And, while I disagreed with McKinzie and Fanshier about Stanley's campaign, at least they had defensible reasons for supporting it, and they did not automatically buy into everything Stanley said or did. Wagenhoffer's exuberance for Stanley, on the other hand, knew no boundaries. In an October 15 e-mail she said, "What Mr. Stanley is doing for this party is much more then I have seen from the LPCO chapter, affiliate etc..." In a September 26 e-mail she made the following remarks about Stanley: "Sacrafice after sacrafice, just to get sh*t on really makes me wanna go get the word out about this party....:(" And in an August 16 e-mail she said, "Rick Stanley has done more for this 'party' over the last 15 months then anyone. He has been dedicated to the 'REAL PEOPLE' by telling them like it is." If we're talking about benefits to the party, Wagenhoffer's statement is simply delusional.
The point is not that Wagenhoffer should not join the board because she supported Stanley. While the tensions surrounding his campaign resulted in a lot of hard feelings and animosity, thankfully most of those wounds have now been healed. The problem is that Wagenhoffer may display the same needless hostilities and irrational attachments in the future.
Wagenhoffer sided with Rick Stanley -- and against the stated principles of the Libertarian Party -- on the issues of immigration, flag desecration, and legal suits against private media entities. While this shouldn't necessarily disqualify her by itself, neither is it a point in her favor.
Thus far I have discussed reasons not to elect Wagenhoffer to the board in any capacity. But she is running specifically to raise funds for the party, and that job requires special skills. First, fundraising requires an ability to establish rapport with party members. I don't think Wagenhoffer has that ability. Second, fundraising requires an ability to skillfully state the party's need for funds.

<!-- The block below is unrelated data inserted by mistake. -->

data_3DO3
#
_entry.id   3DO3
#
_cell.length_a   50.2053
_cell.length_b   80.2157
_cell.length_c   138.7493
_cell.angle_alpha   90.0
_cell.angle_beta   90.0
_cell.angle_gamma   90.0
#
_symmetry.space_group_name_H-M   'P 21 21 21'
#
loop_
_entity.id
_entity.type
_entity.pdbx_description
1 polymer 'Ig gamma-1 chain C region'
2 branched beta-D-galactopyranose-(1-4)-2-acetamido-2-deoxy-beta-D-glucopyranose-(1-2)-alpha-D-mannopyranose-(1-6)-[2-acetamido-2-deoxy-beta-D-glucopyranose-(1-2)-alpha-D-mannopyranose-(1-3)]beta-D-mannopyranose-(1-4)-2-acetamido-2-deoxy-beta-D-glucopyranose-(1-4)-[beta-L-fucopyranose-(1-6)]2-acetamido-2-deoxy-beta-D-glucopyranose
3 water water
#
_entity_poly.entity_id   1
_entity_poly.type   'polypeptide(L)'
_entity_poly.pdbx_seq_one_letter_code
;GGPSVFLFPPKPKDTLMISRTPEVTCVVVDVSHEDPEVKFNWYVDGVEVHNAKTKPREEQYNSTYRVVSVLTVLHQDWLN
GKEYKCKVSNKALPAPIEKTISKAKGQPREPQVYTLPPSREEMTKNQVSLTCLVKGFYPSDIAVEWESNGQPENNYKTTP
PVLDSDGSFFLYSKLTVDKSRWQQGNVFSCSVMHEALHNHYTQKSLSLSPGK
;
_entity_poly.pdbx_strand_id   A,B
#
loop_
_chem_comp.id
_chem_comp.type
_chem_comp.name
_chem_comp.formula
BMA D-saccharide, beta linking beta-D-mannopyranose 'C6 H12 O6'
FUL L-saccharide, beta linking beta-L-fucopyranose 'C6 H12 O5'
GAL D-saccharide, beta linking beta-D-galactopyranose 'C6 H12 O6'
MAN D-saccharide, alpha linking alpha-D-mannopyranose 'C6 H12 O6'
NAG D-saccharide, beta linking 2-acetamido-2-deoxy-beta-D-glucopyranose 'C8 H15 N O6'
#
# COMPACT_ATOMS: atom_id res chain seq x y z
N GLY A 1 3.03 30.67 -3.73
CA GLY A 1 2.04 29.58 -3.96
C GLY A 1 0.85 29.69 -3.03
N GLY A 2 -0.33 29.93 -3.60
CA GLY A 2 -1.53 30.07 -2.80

I tend not to take seriously anyone who frequently uses multiple question marks or exclamation points to emphasize a point, as Wagenhoffer does in the following e-mail from August 5:
It says here in the Standard Blade that Mr. Owens and a Dave Dunnell for CO. House District 36 made it, to be in this parade. Were we there???? Nope!!!! So when do we do event's where the R's & D's are?????
Wagenhoffer also makes a habit of inserting superfluous apostrophes, misspelling words, and writing free of the quaint restrictions of grammar, as this January 3 e-mail of hers demonstrates:
For one we are not going to EVER be free of terror attacks it's impossible to think that we could protect ourselves from "anyone ever". It could be me or you.... we are all target's. Now what can be done to restructure some of the beaurcratic bullsh*t? It is imperative that the control's on the border's be tightened still allowing those that legally come here to come on over. We cannot profile, we can though do background check's, thourghly check references...
Granted, I am quoting from e-mails, which must be evaluated by lower standards. Still, I have seen nothing to convince me Wagenhoffer would make an effective fundraiser for the party, and plenty to cause serious doubts. Still, at least she has volunteered for the position, which is more than can be said for anyone else at this point. Somebody suggested to me that perhaps the best medicine for those who perpetually whine about the board is to put them on the board, where solutions are not always so easy to come by and time is severely limited. The problem is that the cure is uncertain and treatment requires long-term admittance.
I expect Steve Gallant will do an excellent job as Publications Director. Amazingly, he has already brought on board two assistants: Gregg Miller to put out the newsletter and Cory Hanzlick to update the web page. I don't know anything about Hanzlick. Miller has print-shop experience (though he's a bit eccentric).